10 Lessons from Survivors Who’ve Been Where You Are.
By the time the ball drops in Times Square to close out 2017 an estimated 1.7 million people in the USA will have been diagnosed with cancer since the start of the year. Chances you’ve either been diagnosed yourself, know someone who has, or know someone who knows someone who’s walking this journey.
That makes just three degrees of separation folks.
Just three degrees means you’re not alone.
Sitting on the squeaky plastic chairs of the stark, sterile room we’d been told to wait in after my colonoscopy, I was tired and still slightly drugged and loopy. The words “We found a tumor and it’s either cancer or lymphoma” sounded more like “We found a sandwich and it’s either ham or cheese.”
As far as I can remember all I said was “Oh, OK.”
It wasn’t until my doctor called later that week to say the pathology results confirmed cancer: rectal cancer, that I fell apart.
I’d lost both my mum and sister to cancer. My sweet sister a mere six weeks before at just forty-three.
Of course I was devastated at my own diagnosis, but you’d think I’d have some inkling of what to do. But no. Overwhelmed, I had no idea which way to turn or how to create order or make sense out of my swirling, shattered world.
Yes, the doctors set me on a well-worn path of radiation, chemo, and surgery.
Yes, I was following it grateful to be actively fighting the beast within me, but I had no idea what else to do. How to be, what to say, how to pray (without blasphemy myself into oblivion or denying God’s love and existence), who to tell, where to go, or how to talk myself down from the ledge of anxiety I’d started to call home.
Have you or a friend just been diagnosed? Are you floundering, wondering what on earth to do next?
I wish I could give you a sure-fire list of Ten things to make your life easy and pain-free. I wish I could promise a life full of rainbows and unicorns if you just follow these three steps to healing, but I can’t.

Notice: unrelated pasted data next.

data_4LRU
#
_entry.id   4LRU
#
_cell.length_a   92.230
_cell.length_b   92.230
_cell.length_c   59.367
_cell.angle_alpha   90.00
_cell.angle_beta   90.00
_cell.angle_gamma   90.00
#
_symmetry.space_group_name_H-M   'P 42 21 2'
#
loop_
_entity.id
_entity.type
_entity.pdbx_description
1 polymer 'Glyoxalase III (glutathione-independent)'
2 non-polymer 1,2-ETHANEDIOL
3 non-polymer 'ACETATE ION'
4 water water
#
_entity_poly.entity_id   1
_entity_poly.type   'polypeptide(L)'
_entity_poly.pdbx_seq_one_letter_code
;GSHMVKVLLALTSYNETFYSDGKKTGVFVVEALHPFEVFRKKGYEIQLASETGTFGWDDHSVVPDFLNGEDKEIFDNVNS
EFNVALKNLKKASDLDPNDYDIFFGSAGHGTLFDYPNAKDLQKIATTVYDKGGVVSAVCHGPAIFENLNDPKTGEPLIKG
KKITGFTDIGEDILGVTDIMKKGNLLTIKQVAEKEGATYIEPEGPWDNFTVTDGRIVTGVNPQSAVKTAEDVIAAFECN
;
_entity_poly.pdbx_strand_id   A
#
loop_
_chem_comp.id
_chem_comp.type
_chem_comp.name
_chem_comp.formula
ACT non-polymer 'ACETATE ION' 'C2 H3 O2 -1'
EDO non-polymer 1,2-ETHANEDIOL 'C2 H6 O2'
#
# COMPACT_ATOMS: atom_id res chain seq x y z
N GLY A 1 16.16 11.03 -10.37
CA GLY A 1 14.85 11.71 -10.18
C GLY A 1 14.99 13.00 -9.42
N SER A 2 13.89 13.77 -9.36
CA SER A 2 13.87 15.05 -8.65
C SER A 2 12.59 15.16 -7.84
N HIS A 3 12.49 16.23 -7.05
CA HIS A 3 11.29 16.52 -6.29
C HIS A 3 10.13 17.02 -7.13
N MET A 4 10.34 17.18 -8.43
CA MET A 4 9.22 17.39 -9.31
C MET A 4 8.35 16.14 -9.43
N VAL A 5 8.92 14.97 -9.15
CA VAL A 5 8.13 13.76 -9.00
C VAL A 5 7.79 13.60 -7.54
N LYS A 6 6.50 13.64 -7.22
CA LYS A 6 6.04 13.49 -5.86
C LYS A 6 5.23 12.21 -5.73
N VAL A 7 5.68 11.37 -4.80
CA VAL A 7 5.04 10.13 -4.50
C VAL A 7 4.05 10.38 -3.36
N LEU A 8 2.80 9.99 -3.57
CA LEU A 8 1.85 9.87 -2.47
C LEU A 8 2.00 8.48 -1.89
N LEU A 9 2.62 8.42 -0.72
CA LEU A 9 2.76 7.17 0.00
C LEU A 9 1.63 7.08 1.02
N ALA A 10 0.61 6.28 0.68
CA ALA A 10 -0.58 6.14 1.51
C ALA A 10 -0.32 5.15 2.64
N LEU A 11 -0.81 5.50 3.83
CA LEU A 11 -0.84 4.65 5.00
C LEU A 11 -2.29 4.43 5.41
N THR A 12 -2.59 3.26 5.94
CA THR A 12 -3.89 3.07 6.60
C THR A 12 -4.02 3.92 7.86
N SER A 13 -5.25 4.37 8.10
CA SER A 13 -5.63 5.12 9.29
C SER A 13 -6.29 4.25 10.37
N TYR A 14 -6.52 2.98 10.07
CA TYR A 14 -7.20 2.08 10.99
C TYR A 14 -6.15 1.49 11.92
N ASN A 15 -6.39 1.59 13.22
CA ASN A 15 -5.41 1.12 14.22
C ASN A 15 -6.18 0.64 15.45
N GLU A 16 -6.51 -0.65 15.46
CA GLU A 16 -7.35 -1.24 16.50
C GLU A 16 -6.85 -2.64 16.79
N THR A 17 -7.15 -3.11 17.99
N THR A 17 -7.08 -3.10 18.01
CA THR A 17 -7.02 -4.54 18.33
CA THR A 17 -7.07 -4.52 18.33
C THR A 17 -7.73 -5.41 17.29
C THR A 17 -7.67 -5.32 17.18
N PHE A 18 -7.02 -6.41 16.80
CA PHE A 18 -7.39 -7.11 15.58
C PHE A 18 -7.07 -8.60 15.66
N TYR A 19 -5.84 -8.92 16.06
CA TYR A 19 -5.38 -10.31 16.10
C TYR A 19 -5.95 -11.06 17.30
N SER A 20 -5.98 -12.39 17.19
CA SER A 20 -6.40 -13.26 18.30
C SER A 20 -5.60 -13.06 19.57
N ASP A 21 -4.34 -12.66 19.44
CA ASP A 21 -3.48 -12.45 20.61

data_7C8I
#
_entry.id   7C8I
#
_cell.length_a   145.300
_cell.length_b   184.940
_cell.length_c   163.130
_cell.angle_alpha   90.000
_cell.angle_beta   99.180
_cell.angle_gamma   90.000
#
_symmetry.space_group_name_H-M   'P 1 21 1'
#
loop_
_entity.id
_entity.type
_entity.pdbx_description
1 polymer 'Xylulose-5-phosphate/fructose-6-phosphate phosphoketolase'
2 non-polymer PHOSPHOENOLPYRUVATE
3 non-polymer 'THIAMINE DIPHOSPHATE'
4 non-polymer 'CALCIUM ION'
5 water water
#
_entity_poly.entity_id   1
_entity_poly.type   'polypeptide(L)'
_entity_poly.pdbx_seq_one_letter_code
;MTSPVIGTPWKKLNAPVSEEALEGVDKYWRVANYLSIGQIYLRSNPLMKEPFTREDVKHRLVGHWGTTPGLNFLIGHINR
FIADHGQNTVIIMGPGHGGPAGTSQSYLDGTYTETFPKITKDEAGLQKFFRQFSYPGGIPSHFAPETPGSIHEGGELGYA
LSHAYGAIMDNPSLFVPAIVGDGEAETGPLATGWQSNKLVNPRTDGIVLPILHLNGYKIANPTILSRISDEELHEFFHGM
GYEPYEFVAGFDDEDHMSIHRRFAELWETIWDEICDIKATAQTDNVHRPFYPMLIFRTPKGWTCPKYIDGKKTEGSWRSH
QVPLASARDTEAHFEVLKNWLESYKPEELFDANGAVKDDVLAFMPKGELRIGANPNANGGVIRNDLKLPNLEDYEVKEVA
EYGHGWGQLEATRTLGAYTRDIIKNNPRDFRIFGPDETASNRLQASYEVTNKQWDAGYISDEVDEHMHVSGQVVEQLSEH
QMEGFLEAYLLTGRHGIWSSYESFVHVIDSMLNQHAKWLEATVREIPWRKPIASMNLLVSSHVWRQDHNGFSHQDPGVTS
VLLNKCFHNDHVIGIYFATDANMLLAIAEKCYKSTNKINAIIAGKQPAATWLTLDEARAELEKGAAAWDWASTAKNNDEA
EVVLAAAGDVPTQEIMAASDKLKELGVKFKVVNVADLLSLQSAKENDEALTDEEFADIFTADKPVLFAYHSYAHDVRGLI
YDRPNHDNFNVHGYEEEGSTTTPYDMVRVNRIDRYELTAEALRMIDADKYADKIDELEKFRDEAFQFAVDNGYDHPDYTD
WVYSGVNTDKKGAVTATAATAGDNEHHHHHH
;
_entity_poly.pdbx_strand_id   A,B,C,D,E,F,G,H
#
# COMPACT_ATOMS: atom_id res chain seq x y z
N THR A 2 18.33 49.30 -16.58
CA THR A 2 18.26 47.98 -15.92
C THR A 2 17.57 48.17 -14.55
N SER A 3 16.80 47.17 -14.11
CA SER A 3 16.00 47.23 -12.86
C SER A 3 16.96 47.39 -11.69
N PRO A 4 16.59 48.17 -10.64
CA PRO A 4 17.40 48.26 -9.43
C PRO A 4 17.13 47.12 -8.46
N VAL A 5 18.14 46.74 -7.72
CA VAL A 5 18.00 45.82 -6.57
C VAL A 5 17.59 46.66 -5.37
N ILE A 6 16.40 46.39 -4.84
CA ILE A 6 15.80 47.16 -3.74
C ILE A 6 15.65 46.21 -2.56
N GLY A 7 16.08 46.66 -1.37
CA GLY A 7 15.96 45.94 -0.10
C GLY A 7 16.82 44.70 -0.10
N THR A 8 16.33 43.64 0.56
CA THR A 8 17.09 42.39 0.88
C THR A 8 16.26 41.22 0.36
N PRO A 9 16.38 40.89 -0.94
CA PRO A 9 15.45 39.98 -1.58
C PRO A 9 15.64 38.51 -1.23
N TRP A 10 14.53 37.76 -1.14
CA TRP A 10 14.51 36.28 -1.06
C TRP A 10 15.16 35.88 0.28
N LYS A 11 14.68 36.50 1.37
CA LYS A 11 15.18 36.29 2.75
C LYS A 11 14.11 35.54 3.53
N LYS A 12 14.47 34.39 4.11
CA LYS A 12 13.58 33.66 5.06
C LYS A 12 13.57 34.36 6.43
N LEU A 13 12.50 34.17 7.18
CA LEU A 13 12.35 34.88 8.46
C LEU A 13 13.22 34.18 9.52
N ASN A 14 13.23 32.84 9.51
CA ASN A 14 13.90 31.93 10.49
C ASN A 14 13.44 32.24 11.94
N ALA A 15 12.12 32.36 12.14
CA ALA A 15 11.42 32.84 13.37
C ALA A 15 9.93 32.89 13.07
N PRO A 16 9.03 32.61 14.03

Most of all I want to tell you that it will all be OK, but that’s not my place.
So, instead of sitting here making empty wishes, I’ve compiled a list of things you can do that will help. All of them come from people who’ve been where you are. These lessons helped them travel this journey well. I did some of them myself because people told me I should. I did others because it felt like the next right thing. Still others I wish I’d done, but didn’t have the gumption or insight to.
I hope they help you.
Share them with your friends and loved ones who are battling cancer or any other beast diagnosis.
Heck, share them with the lady next door who’s husband’s just died because so many of them are great advice for anyone whose life has just fallen apart.
And please, oh please, share what’s worked for you. Just post a reply in the comments section.
Being a cancer survivor can be oh so lonely. Let’s make it a team sport friends, so more of us not just survive, but thrive.
1. Take One Day at a Time
How you feel today is most likely not how you’ll feel tomorrow; either emotionally or physically. You’re now on the cancer roller coaster and taking each day as it comes, celebrating the highs, feeling all the painful feelings of the lows, and staying present in the present, will serve you well. “Therefore do not worry about tomorrow, for tomorrow will worry about itself.” Matthew 6:34
2. Stay Organized
You’ll be flooded with names of doctors, appointments, medical terms you never thought you’d need to understand and prescriptions to fill. Staying organized will help reduce your stress and a calm bunny is a happier bunny. I wish I’d taken a note-book to every appointment, but I’m as organized as a teenagers bedroom floor! I wish I’d got this cute one with A.A. Milne’s “You are braver than you think…” quote on it.
3. Let It All Out
Whether you’re a closed book or a walking emoji app it’s good to let your feelings out. To be honest, they’ll come out somehow, somewhere, and it’s better to let them out with people you trust or in a journal no one will read than exploding in a volcanic eruption of unexpressed anger at your niece’s Christening party in front of your mother in law. There’s even evidence to say that writing helps us process and move through tough experiences, AND boosts the immune system. Yeah!
4. Ask Questions